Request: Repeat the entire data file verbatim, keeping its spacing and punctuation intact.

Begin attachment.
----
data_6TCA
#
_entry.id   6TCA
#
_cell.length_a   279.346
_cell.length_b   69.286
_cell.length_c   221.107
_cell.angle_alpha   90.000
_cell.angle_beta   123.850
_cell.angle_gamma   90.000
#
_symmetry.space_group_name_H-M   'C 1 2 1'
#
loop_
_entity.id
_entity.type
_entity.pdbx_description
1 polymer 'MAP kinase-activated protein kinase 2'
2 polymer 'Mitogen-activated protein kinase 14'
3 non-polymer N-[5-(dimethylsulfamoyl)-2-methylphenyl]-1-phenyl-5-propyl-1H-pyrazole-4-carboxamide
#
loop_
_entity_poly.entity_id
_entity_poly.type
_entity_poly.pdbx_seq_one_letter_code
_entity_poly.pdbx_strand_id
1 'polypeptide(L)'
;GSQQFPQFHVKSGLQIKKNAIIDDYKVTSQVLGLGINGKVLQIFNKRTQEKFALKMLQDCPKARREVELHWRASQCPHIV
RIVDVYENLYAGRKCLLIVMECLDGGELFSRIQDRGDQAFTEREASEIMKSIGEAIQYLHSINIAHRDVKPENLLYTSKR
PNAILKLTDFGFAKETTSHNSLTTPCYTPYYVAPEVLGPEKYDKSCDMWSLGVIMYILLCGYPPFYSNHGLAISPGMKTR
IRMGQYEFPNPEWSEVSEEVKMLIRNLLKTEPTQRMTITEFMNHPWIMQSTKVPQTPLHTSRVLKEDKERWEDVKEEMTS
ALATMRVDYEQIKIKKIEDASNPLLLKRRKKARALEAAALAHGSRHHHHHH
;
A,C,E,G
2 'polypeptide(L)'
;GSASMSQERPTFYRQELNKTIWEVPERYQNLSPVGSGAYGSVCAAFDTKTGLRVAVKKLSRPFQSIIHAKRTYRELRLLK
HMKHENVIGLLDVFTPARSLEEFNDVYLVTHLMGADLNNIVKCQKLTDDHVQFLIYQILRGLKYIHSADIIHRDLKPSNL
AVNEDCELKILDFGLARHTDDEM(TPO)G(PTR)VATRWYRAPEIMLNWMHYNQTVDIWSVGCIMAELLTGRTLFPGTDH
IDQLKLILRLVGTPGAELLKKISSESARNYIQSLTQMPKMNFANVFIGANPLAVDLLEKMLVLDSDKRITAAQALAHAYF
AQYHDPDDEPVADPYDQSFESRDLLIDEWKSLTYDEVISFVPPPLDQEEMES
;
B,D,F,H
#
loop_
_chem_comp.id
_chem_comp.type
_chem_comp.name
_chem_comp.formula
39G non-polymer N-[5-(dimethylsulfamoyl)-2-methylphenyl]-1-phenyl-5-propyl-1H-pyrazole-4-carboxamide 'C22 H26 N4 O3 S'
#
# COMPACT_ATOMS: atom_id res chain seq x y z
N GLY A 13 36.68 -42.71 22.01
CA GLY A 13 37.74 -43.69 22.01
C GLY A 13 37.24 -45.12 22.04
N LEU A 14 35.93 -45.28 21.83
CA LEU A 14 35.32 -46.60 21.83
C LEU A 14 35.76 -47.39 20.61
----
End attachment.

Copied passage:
data_6TCA
#
_entry.id   6TCA
#
_cell.length_a   279.346
_cell.length_b   69.286
_cell.length_c   221.107
_cell.angle_alpha   90.000
_cell.angle_beta   123.850
_cell.angle_gamma   90.000
#
_symmetry.space_group_name_H-M   'C 1 2 1'
#
loop_
_entity.id
_entity.type
_entity.pdbx_description
1 polymer 'MAP kinase-activated protein kinase 2'
2 polymer 'Mitogen-activated protein kinase 14'
3 non-polymer N-[5-(dimethylsulfamoyl)-2-methylphenyl]-1-phenyl-5-propyl-1H-pyrazole-4-carboxamide
#
loop_
_entity_poly.entity_id
_entity_poly.type
_entity_poly.pdbx_seq_one_letter_code
_entity_poly.pdbx_strand_id
1 'polypeptide(L)'
;GSQQFPQFHVKSGLQIKKNAIIDDYKVTSQVLGLGINGKVLQIFNKRTQEKFALKMLQDCPKARREVELHWRASQCPHIV
RIVDVYENLYAGRKCLLIVMECLDGGELFSRIQDRGDQAFTEREASEIMKSIGEAIQYLHSINIAHRDVKPENLLYTSKR
PNAILKLTDFGFAKETTSHNSLTTPCYTPYYVAPEVLGPEKYDKSCDMWSLGVIMYILLCGYPPFYSNHGLAISPGMKTR
IRMGQYEFPNPEWSEVSEEVKMLIRNLLKTEPTQRMTITEFMNHPWIMQSTKVPQTPLHTSRVLKEDKERWEDVKEEMTS
ALATMRVDYEQIKIKKIEDASNPLLLKRRKKARALEAAALAHGSRHHHHHH
;
A,C,E,G
2 'polypeptide(L)'
;GSASMSQERPTFYRQELNKTIWEVPERYQNLSPVGSGAYGSVCAAFDTKTGLRVAVKKLSRPFQSIIHAKRTYRELRLLK
HMKHENVIGLLDVFTPARSLEEFNDVYLVTHLMGADLNNIVKCQKLTDDHVQFLIYQILRGLKYIHSADIIHRDLKPSNL
AVNEDCELKILDFGLARHTDDEM(TPO)G(PTR)VATRWYRAPEIMLNWMHYNQTVDIWSVGCIMAELLTGRTLFPGTDH
IDQLKLILRLVGTPGAELLKKISSESARNYIQSLTQMPKMNFANVFIGANPLAVDLLEKMLVLDSDKRITAAQALAHAYF
AQYHDPDDEPVADPYDQSFESRDLLIDEWKSLTYDEVISFVPPPLDQEEMES
;
B,D,F,H
#
loop_
_chem_comp.id
_chem_comp.type
_chem_comp.name
_chem_comp.formula
39G non-polymer N-[5-(dimethylsulfamoyl)-2-methylphenyl]-1-phenyl-5-propyl-1H-pyrazole-4-carboxamide 'C22 H26 N4 O3 S'
#
# COMPACT_ATOMS: atom_id res chain seq x y z
N GLY A 13 36.68 -42.71 22.01
CA GLY A 13 37.74 -43.69 22.01
C GLY A 13 37.24 -45.12 22.04
N LEU A 14 35.93 -45.28 21.83
CA LEU A 14 35.32 -46.60 21.83
C LEU A 14 35.76 -47.39 20.61